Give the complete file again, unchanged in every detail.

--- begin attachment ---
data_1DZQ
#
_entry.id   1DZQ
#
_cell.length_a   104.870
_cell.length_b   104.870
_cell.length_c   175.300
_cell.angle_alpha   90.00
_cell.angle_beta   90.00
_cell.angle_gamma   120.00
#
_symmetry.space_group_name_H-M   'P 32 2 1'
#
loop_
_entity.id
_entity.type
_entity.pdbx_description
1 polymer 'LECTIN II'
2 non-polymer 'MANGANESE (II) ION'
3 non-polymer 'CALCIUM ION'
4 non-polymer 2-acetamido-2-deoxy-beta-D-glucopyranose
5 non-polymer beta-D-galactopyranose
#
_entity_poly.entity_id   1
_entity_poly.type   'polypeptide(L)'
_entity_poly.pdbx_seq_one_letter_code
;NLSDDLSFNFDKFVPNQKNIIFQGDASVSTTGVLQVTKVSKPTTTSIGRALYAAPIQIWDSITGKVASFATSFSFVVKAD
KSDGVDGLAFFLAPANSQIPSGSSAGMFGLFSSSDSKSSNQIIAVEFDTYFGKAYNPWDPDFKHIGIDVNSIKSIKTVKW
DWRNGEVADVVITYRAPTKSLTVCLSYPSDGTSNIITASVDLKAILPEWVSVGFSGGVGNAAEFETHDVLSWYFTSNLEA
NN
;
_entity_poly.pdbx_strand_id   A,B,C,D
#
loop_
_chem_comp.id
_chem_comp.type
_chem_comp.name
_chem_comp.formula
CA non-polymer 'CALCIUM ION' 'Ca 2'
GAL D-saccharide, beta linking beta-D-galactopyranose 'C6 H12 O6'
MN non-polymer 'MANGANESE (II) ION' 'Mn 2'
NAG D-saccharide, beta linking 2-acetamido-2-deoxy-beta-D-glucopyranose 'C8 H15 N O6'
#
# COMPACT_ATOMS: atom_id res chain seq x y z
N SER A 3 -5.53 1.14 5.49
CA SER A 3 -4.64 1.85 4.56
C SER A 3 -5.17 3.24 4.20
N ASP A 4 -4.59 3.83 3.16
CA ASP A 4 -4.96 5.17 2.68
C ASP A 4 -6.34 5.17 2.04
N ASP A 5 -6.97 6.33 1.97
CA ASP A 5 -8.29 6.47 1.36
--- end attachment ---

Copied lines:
data_1DZQ
#
_entry.id   1DZQ
#
_cell.length_a   104.870
_cell.length_b   104.870
_cell.length_c   175.300
_cell.angle_alpha   90.00
_cell.angle_beta   90.00
_cell.angle_gamma   120.00
#
_symmetry.space_group_name_H-M   'P 32 2 1'
#
loop_
_entity.id
_entity.type
_entity.pdbx_description
1 polymer 'LECTIN II'
2 non-polymer 'MANGANESE (II) ION'
3 non-polymer 'CALCIUM ION'
4 non-polymer 2-acetamido-2-deoxy-beta-D-glucopyranose
5 non-polymer beta-D-galactopyranose
#
_entity_poly.entity_id   1
_entity_poly.type   'polypeptide(L)'
_entity_poly.pdbx_seq_one_letter_code
;NLSDDLSFNFDKFVPNQKNIIFQGDASVSTTGVLQVTKVSKPTTTSIGRALYAAPIQIWDSITGKVASFATSFSFVVKAD
KSDGVDGLAFFLAPANSQIPSGSSAGMFGLFSSSDSKSSNQIIAVEFDTYFGKAYNPWDPDFKHIGIDVNSIKSIKTVKW
DWRNGEVADVVITYRAPTKSLTVCLSYPSDGTSNIITASVDLKAILPEWVSVGFSGGVGNAAEFETHDVLSWYFTSNLEA
NN
;
_entity_poly.pdbx_strand_id   A,B,C,D
#
loop_
_chem_comp.id
_chem_comp.type
_chem_comp.name
_chem_comp.formula
CA non-polymer 'CALCIUM ION' 'Ca 2'
GAL D-saccharide, beta linking beta-D-galactopyranose 'C6 H12 O6'
MN non-polymer 'MANGANESE (II) ION' 'Mn 2'
NAG D-saccharide, beta linking 2-acetamido-2-deoxy-beta-D-glucopyranose 'C8 H15 N O6'
#
# COMPACT_ATOMS: atom_id res chain seq x y z
N SER A 3 -5.53 1.14 5.49
CA SER A 3 -4.64 1.85 4.56
C SER A 3 -5.17 3.24 4.20
N ASP A 4 -4.59 3.83 3.16
CA ASP A 4 -4.96 5.17 2.68
C ASP A 4 -6.34 5.17 2.04
N ASP A 5 -6.97 6.33 1.97
CA ASP A 5 -8.29 6.47 1.36